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  • Aasavari Joshi

Global Circular Economy Best Practices - A Workshop for the Government of Rwanda



The World Circular Economy Forum (WCEF) 2022 was held for the very first time in Africa and the global south from the 6th to the 8th of December 2022 in Kigali, Rwanda. The annual global collaboration event offers a valuable opportunity for African countries and the entire world to move toward an inclusive, low-carbon, and climate-resilient economy while addressing pressing societal issues. The circular economy is a new, more robust economic model that Africa can help the globe adopt.


After attending the WCEF2022 and participating in an Accelerator Session titled “A Global Roadmap for an Inclusive Circular Economy”, our co-founders Apporva Arya (CEO) and Arpit Bhutani (COO) along with Glen Wilson, Programme Management Officer at the United Nations Conference on Trade and Development (UNCTAD), hosted a workshop on circular economy for the Government of Rwanda on the 9th of December. The one-and-a-half-hour workshop began with an introduction to the circular economy, followed by a discussion of circular economy best practices in the agriculture and electronics sectors. To conclude our co-founders introduced the Circular Innovation Lab’s work in the field and some of our conducted projects and opened the space for a Q&A session. The workshop counted the participation of representatives from the Smart Cities team from the Ministry of Information and Communications Technology (ICT) of Rwanda and their implementing agency called RISA, the City of Kigali and the Chief Digital Officers from the Ministry of Infrastructure of Rwanda, the Ministry of Agriculture of Rwanda, the Ministry of Environment of Rwanda, and the Ministry of Trade & Industry & Education of Rwanda.


The workshop helped the audience understand what circular economy is. The session stressed the fact that by transitioning to a circular economy, we move from a linear take-make-dispose model to a restorative and regenerative circular model. Two presented case studies on Evoware and MUD Jeans helped illustrate the industry applications of a circular economy.


Following this introduction, the focus of the workshop moved towards the electronics sector. A few related best practices were outlined such as creating an integrated framework of standards to ensure the eco-design of electronics, re-looping components and materials in manufacturing, as well as reducing waste and improving waste management. The industry application of these practices was exemplified by a case study on Pay-per-lux by Phillips and how the organisation has reduced energy consumption by 50% and increased the lifetime of their lights by 75%. The session also highlighted that having effective Extended Producer Responsibility (EPR) policies in place can encourage product eco-design, and waste reduction at the source, and support the attainment of recycling and material management. This was illustrated with a study that Circular Innovation Lab is currently conducting on “Items Shipped for Reuse and EPR Fees” for the European Environmental Bureau. The goal is for EPR fees to accompany products that are shipped beyond the EU for reuse to ensure adequate end-of-life management of these.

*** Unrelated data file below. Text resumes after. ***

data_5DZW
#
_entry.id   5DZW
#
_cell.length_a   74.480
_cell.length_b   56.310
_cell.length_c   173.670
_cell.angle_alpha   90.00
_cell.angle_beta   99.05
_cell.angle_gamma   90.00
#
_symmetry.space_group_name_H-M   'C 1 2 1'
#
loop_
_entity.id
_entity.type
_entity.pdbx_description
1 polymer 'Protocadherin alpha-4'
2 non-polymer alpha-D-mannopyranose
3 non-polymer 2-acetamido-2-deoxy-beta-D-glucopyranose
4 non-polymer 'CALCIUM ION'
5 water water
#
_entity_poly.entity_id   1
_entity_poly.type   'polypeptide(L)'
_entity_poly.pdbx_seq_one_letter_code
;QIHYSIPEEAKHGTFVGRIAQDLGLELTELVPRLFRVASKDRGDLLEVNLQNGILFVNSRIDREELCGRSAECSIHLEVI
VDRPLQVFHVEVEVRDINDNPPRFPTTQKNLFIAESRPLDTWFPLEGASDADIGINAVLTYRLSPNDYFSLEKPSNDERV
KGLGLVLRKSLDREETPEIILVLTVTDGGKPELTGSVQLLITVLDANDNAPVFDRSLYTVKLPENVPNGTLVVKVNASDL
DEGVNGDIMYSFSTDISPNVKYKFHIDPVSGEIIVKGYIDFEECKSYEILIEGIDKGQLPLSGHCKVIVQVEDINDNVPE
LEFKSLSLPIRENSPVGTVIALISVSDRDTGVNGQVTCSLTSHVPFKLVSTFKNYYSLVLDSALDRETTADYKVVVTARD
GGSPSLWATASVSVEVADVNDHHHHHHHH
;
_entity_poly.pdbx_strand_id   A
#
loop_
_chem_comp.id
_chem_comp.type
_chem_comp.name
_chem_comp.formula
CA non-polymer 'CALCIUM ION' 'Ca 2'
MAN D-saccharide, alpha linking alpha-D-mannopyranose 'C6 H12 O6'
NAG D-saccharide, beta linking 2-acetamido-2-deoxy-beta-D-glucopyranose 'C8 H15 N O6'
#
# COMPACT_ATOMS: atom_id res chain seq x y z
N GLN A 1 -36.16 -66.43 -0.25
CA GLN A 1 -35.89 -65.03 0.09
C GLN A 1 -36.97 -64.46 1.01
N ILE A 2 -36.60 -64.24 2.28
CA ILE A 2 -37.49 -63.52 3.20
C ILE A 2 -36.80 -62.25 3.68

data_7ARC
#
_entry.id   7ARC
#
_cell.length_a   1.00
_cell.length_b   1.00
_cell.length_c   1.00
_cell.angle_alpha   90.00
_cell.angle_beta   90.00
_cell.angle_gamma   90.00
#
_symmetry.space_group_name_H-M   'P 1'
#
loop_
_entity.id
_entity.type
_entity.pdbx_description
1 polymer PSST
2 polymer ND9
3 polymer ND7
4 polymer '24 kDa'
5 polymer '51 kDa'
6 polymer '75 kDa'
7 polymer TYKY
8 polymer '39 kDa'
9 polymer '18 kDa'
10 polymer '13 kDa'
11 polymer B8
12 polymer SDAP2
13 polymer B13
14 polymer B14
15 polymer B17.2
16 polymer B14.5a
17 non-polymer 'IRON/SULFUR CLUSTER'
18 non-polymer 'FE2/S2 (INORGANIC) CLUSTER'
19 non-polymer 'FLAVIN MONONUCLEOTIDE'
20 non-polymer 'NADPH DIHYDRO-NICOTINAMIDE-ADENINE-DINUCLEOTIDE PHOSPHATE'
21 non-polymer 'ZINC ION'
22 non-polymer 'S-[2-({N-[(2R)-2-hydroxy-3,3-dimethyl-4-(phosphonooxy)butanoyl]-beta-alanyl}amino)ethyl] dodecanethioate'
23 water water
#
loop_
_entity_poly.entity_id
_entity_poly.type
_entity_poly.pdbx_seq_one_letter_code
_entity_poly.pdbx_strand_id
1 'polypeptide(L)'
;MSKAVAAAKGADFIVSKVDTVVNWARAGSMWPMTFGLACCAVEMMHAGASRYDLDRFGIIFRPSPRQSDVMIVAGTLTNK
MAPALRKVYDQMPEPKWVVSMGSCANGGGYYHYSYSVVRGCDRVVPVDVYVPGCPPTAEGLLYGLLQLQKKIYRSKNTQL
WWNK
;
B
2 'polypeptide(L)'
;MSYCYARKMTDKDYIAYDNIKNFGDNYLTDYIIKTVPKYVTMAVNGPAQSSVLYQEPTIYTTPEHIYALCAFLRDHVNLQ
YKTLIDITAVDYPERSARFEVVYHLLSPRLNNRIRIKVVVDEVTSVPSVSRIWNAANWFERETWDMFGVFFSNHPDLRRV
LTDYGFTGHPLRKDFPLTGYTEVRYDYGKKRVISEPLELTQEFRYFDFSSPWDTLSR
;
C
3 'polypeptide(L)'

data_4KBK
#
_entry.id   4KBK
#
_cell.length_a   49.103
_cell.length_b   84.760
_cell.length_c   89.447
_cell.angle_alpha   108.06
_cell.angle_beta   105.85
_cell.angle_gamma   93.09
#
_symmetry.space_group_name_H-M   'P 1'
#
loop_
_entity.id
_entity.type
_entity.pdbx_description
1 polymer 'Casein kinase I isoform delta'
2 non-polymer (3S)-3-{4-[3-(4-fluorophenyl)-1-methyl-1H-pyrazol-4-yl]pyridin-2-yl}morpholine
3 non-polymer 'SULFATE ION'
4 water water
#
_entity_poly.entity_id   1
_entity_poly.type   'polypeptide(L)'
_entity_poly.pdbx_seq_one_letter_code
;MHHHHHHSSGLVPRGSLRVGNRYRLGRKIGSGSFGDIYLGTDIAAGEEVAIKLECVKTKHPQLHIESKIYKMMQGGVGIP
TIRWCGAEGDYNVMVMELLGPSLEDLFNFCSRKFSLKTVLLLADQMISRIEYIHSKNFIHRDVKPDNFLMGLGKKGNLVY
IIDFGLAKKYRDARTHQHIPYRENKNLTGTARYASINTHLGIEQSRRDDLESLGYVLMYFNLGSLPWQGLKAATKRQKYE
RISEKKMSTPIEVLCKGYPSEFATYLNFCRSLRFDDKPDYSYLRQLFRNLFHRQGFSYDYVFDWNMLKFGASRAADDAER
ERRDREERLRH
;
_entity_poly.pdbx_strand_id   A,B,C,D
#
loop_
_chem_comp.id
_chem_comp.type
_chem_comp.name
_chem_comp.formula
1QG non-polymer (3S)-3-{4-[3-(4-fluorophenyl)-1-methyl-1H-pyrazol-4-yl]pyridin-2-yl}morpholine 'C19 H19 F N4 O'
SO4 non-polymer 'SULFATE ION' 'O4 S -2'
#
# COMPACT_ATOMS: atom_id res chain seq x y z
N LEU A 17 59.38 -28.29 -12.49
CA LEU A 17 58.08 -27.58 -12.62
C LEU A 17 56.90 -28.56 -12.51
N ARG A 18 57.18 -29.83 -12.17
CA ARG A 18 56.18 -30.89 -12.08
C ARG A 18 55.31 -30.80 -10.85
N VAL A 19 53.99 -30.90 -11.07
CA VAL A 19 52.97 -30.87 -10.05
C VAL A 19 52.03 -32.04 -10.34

Following that, the workshop's emphasis shifted from a linear supply chain to regenerative agriculture and all those components of agriculture that are connected through a web—a network of entities that grow, enhance, exchange, distribute, and consume goods and services. A case study on the rice-duck farming practice from Japan was presented, which refers to Takao Furuno's "Aigamo method". Ducks are introduced to rice fields and eliminate weeds and insects from them. Practising this method provides the land with natural fertiliser and strengthens rice seedlings by providing oxygen to the water.


The workshop participants were then explained how innovation can help the transition to a circular economy. New, creative circular business models built on waste reduction and resource efficiency raise revenue, save costs, and generate new jobs. The development of innovative design concepts can help reinvest resources in economic and environmental systems. In addition to making it easier for circular economy enterprises to acquire financing, the improved technical and financial consulting services can enhance the adoption of circular economy technology and business models.


The workshop also touched upon the circular innovation process that Circular Innovation Lab follows. The 4-step approach includes - 1. Stakeholder engagement, 2. Co-design and research, 3. Ideation, prototyping and validation, and 4. Pilot and Scale-up. During the workshopApoorva and Arpit also stressed that the transition to a circular economy requires collaboration across a multitude of stakeholders. The workshop concluded with an interactive discussion of the outlined topics and a Q&A session.



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